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Recognizing Latino NFL stars of yesteryear at Hall of Fame Weekend

By Sunny Cadwallader - Aug 03, 2014

The museum was on the list. 

 
My first visit to Canton, Ohio for Pro Football Hall of Fame Weekend the past three days had to include the museum. The museum where you can see the history of football under one roof. It is a place that holds special meaning for pro football fans. Although I am a fan of many sports, pro football was one of two sports I remember watching as a kid. This visit would help harken back to my childhood. A connection to the past.
 
I also wanted to make a connection with my heritage in a small way. I know the Hispanic influence in pro football has been limited. So far. The most prominent name, make that the only name I know of is Anthony Muñoz.
 
Most know about Muñoz, the star left tackle from the Cincinnati Bengals and USC Trojans. Speaking with Russell S. Baxter from profootballguru.com, “Anthony Muñoz often comes up in discussions as not only the best tackle to play the game, but also the best offensive lineman ever,” he said. When Baxter thinks about Muñoz, he thinks “relentless, technician”. Baxter had the privilege of working with Muñoz at ESPN and describes him this way, “I get the sense that he carried himself the same both off and on the field. Quietly intimidating.” 
 
There are two other Latinos that I learned about when doing research for this weekend. They are Steve Van Buren (class of 1965) and Tom Fears (class of 1970).
  
Van Buren was born in Honduras, but moved to the United States to be raised by his grandparents after being orphaned early in his life. Overcoming the odds and doubts, Van Buren would go on to star at LSU and eventually become a first round draft pick of the Philadelphia Eagles in 1944, going No. 5 overall. 
 
Born in Guadalajara, Mexico, Tom Fears had talent on both sides of the ball. Despite serving in the military during World War II, Fears became an All-American while finishing school at UCLA. Fears was drafted in the 11th round of the 1945 NFL Draft by the Cleveland Rams. Not known for his speed, Fears was technically proficient and excelled in making the big-play.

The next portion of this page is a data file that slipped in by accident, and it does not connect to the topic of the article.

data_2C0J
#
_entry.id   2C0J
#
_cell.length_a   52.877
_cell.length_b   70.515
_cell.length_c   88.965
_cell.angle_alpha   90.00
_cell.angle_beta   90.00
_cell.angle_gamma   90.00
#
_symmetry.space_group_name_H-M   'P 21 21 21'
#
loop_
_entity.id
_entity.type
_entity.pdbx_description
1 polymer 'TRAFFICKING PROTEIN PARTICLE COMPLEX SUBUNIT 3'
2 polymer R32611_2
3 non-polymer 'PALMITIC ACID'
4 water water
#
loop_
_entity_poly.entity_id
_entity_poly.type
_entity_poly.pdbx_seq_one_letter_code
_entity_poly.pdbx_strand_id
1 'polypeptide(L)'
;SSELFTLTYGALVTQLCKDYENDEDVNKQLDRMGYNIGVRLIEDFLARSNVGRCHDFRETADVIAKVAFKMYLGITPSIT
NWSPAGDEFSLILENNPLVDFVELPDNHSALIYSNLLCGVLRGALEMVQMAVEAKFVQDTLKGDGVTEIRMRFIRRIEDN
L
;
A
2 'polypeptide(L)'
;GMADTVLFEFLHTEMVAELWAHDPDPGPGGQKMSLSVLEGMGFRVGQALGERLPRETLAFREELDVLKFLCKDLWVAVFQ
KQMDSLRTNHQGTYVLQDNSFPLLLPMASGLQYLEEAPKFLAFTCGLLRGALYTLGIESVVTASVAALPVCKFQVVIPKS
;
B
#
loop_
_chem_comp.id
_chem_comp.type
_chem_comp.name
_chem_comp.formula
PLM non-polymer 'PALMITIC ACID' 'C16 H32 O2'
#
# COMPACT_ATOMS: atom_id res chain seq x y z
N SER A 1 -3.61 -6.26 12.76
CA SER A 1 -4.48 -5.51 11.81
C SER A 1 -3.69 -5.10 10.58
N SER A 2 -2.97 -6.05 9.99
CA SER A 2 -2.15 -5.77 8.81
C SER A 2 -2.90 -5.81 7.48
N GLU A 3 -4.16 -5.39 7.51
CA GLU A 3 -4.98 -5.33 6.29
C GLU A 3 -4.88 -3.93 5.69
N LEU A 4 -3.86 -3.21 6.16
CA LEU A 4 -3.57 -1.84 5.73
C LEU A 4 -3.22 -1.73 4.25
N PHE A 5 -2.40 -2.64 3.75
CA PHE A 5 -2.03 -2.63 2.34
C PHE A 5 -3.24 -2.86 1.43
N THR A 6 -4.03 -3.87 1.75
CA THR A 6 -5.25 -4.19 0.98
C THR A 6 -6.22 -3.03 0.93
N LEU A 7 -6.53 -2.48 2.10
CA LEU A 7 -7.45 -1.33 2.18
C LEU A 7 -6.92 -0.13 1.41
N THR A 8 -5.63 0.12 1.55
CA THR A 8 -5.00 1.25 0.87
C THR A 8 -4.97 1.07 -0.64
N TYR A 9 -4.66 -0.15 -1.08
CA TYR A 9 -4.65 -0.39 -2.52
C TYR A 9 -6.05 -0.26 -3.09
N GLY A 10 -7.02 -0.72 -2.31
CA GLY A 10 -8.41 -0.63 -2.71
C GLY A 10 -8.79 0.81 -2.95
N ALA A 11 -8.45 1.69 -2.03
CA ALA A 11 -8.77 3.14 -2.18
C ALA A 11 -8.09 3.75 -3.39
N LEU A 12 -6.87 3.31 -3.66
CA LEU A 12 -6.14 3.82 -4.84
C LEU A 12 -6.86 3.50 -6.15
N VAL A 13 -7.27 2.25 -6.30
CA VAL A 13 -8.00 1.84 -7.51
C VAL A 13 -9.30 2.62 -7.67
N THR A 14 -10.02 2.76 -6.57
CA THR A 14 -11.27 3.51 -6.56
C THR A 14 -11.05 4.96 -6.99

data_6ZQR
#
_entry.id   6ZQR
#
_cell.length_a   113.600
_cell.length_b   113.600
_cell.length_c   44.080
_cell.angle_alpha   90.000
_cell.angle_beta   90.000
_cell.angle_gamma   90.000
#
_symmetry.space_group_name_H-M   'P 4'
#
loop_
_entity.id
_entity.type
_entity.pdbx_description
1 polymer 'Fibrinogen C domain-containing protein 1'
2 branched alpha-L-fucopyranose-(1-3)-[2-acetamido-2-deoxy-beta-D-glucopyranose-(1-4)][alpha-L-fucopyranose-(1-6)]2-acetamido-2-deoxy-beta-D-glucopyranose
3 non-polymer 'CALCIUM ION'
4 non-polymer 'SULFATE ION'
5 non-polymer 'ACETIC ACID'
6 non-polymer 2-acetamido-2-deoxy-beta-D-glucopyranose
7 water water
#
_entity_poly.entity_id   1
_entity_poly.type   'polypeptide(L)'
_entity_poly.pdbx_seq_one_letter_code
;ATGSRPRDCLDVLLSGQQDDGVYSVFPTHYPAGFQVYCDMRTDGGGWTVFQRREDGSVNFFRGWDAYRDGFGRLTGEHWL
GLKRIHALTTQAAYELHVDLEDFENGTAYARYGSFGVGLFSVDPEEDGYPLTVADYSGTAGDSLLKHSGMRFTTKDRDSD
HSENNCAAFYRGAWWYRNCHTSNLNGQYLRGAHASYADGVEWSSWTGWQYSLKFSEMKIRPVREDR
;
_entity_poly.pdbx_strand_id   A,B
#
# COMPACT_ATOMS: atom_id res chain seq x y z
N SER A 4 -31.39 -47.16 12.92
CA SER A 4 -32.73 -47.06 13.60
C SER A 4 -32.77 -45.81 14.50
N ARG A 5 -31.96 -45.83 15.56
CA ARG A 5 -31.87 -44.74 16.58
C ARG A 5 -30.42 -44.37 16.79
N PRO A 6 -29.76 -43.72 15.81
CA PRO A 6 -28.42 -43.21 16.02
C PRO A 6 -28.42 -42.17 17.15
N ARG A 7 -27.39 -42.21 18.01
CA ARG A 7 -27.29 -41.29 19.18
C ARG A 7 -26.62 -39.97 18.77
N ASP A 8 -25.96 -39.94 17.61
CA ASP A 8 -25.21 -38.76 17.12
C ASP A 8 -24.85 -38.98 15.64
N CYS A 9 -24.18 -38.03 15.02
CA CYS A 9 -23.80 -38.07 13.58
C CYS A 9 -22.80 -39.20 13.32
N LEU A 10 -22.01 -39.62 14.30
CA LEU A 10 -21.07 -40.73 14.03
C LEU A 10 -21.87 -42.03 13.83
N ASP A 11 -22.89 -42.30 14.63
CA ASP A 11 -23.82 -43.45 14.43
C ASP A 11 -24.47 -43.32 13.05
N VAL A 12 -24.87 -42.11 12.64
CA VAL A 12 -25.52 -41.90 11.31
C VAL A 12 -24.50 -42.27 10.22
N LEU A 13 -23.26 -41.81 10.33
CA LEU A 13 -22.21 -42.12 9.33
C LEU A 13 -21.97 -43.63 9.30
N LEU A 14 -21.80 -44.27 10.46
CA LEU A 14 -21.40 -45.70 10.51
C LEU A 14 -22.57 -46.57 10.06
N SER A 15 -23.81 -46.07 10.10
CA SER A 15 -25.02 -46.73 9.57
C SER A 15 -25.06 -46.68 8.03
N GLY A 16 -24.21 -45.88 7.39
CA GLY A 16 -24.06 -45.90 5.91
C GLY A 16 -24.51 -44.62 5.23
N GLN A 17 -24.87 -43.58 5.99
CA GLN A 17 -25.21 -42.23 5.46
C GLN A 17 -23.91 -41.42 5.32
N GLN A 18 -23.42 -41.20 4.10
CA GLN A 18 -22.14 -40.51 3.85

Gaining the knowledge of these two Hispanics/Latinos was worthwhile. However, I could not help but think of two other Hispanics in the modern era who arguably should be in the Hall of Fame: Tom Flores and Jim Plunkett. I spoke with Baxter on both Flores and Plunkett.
 
“It almost seems like Tom Flores  is tied to Jim Plunkett. The two of them were together when the Raiders won Super Bowl XV and XVIII. He was a very successful coach. Let’s not forget that he had some really big shoes to fill for John Madden. He’s going to be one of those guys as we get later in years that he’s going to be debated."
 
Baxter continued, "Every coach that has coached in at least four Super Bowls are in the Hall of Fame no matter if they won or lost. The key for coaches is longevity. It will be interesting to see with Flores who doesn’t have as much longevity as the others, if he’ll get in or not.”
 
As we looked back on it, the same goes for Plunkett. Despite the Super Bowl victories, his talent, Plunkett may be facing even more of an uphill battle than Flores. 
 
For more on the Hispanic contribution to pro football, go to the Pro Football Hall of Fame website
 
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Research information obtained via profootballhof.com

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